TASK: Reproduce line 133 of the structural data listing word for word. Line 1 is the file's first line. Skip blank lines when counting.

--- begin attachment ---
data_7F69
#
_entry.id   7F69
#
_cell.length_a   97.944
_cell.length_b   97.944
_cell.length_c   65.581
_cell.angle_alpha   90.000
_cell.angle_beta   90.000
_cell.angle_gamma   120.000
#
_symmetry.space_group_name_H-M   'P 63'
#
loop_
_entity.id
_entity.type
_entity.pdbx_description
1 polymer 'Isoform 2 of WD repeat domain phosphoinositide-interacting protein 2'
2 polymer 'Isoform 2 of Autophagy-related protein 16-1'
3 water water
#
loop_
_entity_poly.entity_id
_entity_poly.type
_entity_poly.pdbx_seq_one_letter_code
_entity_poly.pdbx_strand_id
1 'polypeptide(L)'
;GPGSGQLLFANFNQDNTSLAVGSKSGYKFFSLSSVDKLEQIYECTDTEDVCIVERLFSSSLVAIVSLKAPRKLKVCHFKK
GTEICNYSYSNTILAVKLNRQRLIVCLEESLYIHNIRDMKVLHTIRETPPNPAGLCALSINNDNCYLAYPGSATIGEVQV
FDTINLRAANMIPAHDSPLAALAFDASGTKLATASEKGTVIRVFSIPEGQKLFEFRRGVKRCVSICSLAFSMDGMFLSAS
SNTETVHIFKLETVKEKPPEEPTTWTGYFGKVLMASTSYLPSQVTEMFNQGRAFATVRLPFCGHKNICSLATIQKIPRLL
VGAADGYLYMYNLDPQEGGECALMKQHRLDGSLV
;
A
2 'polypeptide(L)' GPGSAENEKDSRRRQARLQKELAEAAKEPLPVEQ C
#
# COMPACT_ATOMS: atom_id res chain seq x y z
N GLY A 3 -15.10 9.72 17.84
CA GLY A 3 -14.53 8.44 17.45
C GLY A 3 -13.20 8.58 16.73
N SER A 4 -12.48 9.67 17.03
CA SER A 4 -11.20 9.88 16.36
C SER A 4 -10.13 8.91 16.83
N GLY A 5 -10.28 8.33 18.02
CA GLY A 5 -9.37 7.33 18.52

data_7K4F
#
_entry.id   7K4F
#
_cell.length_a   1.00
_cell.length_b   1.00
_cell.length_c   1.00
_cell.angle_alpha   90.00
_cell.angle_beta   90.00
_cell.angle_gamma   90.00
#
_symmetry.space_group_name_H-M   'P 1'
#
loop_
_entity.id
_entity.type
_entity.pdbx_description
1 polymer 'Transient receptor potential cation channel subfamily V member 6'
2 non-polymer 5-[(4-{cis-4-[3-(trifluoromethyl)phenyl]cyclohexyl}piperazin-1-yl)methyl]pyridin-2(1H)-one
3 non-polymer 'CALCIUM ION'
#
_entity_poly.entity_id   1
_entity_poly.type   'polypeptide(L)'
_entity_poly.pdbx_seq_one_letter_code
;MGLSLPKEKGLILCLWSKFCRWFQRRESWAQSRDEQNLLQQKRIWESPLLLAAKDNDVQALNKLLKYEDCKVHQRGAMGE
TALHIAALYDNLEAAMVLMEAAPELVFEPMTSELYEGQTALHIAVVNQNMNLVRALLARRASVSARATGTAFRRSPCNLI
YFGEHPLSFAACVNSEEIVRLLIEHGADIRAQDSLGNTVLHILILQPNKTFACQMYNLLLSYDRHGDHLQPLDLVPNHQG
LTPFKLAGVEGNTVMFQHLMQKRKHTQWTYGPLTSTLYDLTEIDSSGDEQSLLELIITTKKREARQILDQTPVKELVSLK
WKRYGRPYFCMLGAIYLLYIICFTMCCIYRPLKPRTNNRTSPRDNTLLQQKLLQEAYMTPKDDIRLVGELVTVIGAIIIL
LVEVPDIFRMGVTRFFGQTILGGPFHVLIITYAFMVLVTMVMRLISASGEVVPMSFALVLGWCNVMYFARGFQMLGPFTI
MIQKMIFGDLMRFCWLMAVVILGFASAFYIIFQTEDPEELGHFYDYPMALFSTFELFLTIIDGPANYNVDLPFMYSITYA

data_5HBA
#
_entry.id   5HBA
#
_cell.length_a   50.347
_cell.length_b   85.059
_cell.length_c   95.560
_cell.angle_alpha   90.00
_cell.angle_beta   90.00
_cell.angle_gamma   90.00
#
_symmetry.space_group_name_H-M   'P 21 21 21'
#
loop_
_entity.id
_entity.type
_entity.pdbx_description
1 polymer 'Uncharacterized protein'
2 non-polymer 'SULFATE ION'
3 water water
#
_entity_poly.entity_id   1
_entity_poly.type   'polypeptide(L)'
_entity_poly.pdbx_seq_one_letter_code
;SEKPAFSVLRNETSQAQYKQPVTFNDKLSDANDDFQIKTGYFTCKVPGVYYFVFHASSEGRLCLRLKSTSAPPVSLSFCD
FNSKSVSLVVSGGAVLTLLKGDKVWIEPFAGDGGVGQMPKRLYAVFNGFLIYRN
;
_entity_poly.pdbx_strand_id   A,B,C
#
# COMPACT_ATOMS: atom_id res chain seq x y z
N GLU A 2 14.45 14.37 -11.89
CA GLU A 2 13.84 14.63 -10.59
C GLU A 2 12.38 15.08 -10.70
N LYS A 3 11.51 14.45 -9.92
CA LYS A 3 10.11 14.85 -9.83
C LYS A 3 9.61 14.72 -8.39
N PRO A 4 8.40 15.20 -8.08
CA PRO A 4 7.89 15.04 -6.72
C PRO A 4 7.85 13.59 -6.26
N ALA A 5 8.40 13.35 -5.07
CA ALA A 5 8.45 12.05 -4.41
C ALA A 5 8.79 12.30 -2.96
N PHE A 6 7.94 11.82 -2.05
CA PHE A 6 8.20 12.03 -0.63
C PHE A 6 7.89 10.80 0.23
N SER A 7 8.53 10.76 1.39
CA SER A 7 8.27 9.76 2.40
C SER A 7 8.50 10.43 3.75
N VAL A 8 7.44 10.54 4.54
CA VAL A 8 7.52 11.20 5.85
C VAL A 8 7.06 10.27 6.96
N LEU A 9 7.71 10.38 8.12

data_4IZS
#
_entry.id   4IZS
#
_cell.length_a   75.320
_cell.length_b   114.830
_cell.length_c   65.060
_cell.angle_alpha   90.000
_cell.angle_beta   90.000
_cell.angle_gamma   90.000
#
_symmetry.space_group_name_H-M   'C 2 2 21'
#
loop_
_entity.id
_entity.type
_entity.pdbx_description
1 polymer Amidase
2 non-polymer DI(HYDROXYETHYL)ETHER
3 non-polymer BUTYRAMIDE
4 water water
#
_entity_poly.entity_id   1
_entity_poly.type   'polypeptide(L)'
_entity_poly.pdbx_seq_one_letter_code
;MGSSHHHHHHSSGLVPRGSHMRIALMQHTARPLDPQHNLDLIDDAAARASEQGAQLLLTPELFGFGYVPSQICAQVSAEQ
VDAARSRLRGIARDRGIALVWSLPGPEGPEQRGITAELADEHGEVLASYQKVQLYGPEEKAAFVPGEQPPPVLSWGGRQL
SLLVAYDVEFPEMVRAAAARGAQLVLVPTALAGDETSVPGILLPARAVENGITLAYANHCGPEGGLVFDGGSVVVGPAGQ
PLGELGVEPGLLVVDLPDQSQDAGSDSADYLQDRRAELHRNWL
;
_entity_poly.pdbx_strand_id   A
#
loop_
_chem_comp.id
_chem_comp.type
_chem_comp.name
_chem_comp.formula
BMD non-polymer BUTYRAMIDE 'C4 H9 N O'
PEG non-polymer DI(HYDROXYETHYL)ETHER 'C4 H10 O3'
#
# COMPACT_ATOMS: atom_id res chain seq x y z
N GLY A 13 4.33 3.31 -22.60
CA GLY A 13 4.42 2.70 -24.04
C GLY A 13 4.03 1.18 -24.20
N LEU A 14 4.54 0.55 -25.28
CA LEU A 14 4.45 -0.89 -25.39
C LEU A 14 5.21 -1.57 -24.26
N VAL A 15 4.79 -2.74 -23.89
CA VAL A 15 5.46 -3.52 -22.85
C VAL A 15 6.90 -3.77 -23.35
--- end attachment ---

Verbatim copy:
_cell.length_a   75.320